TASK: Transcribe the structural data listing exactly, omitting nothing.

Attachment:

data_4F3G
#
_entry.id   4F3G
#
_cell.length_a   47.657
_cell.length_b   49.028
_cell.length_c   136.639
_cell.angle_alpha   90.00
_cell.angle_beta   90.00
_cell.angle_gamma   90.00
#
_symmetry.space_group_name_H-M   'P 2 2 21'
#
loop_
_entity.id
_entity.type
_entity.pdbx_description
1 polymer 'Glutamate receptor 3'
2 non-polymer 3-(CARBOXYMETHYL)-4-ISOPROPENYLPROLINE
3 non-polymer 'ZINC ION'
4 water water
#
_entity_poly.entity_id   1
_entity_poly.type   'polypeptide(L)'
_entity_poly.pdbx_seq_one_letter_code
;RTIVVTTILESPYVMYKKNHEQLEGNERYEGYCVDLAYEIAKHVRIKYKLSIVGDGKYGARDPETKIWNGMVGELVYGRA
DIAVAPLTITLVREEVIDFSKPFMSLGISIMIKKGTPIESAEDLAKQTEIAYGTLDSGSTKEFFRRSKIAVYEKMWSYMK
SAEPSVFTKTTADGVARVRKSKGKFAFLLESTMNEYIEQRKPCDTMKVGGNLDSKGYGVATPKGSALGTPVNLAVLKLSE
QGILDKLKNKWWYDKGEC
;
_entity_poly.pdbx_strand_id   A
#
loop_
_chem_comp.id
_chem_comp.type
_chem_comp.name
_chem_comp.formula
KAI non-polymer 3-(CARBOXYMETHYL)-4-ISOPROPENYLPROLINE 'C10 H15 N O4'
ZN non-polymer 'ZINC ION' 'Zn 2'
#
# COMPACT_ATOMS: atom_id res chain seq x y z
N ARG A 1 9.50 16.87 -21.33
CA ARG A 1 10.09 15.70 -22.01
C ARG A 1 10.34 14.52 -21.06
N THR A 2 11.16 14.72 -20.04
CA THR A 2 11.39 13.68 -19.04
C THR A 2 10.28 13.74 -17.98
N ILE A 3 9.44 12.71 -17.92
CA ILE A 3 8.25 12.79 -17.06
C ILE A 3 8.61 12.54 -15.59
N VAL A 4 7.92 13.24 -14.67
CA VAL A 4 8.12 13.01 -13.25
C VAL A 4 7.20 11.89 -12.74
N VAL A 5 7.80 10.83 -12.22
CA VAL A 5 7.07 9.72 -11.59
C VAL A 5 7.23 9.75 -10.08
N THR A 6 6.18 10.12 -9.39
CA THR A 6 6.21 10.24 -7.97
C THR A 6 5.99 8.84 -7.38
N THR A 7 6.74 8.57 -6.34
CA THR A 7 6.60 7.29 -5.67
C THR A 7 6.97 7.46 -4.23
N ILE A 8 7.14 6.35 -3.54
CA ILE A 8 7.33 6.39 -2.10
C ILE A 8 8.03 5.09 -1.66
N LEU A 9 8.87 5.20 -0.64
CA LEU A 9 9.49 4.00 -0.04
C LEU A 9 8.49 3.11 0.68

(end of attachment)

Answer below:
data_4F3G
#
_entry.id   4F3G
#
_cell.length_a   47.657
_cell.length_b   49.028
_cell.length_c   136.639
_cell.angle_alpha   90.00
_cell.angle_beta   90.00
_cell.angle_gamma   90.00
#
_symmetry.space_group_name_H-M   'P 2 2 21'
#
loop_
_entity.id
_entity.type
_entity.pdbx_description
1 polymer 'Glutamate receptor 3'
2 non-polymer 3-(CARBOXYMETHYL)-4-ISOPROPENYLPROLINE
3 non-polymer 'ZINC ION'
4 water water
#
_entity_poly.entity_id   1
_entity_poly.type   'polypeptide(L)'
_entity_poly.pdbx_seq_one_letter_code
;RTIVVTTILESPYVMYKKNHEQLEGNERYEGYCVDLAYEIAKHVRIKYKLSIVGDGKYGARDPETKIWNGMVGELVYGRA
DIAVAPLTITLVREEVIDFSKPFMSLGISIMIKKGTPIESAEDLAKQTEIAYGTLDSGSTKEFFRRSKIAVYEKMWSYMK
SAEPSVFTKTTADGVARVRKSKGKFAFLLESTMNEYIEQRKPCDTMKVGGNLDSKGYGVATPKGSALGTPVNLAVLKLSE
QGILDKLKNKWWYDKGEC
;
_entity_poly.pdbx_strand_id   A
#
loop_
_chem_comp.id
_chem_comp.type
_chem_comp.name
_chem_comp.formula
KAI non-polymer 3-(CARBOXYMETHYL)-4-ISOPROPENYLPROLINE 'C10 H15 N O4'
ZN non-polymer 'ZINC ION' 'Zn 2'
#
# COMPACT_ATOMS: atom_id res chain seq x y z
N ARG A 1 9.50 16.87 -21.33
CA ARG A 1 10.09 15.70 -22.01
C ARG A 1 10.34 14.52 -21.06
N THR A 2 11.16 14.72 -20.04
CA THR A 2 11.39 13.68 -19.04
C THR A 2 10.28 13.74 -17.98
N ILE A 3 9.44 12.71 -17.92
CA ILE A 3 8.25 12.79 -17.06
C ILE A 3 8.61 12.54 -15.59
N VAL A 4 7.92 13.24 -14.67
CA VAL A 4 8.12 13.01 -13.25
C VAL A 4 7.20 11.89 -12.74
N VAL A 5 7.80 10.83 -12.22
CA VAL A 5 7.07 9.72 -11.59
C VAL A 5 7.23 9.75 -10.08
N THR A 6 6.18 10.12 -9.39
CA THR A 6 6.21 10.24 -7.97
C THR A 6 5.99 8.84 -7.38
N THR A 7 6.74 8.57 -6.34
CA THR A 7 6.60 7.29 -5.67
C THR A 7 6.97 7.46 -4.23
N ILE A 8 7.14 6.35 -3.54
CA ILE A 8 7.33 6.39 -2.10
C ILE A 8 8.03 5.09 -1.66
N LEU A 9 8.87 5.20 -0.64
CA LEU A 9 9.49 4.00 -0.04
C LEU A 9 8.49 3.11 0.68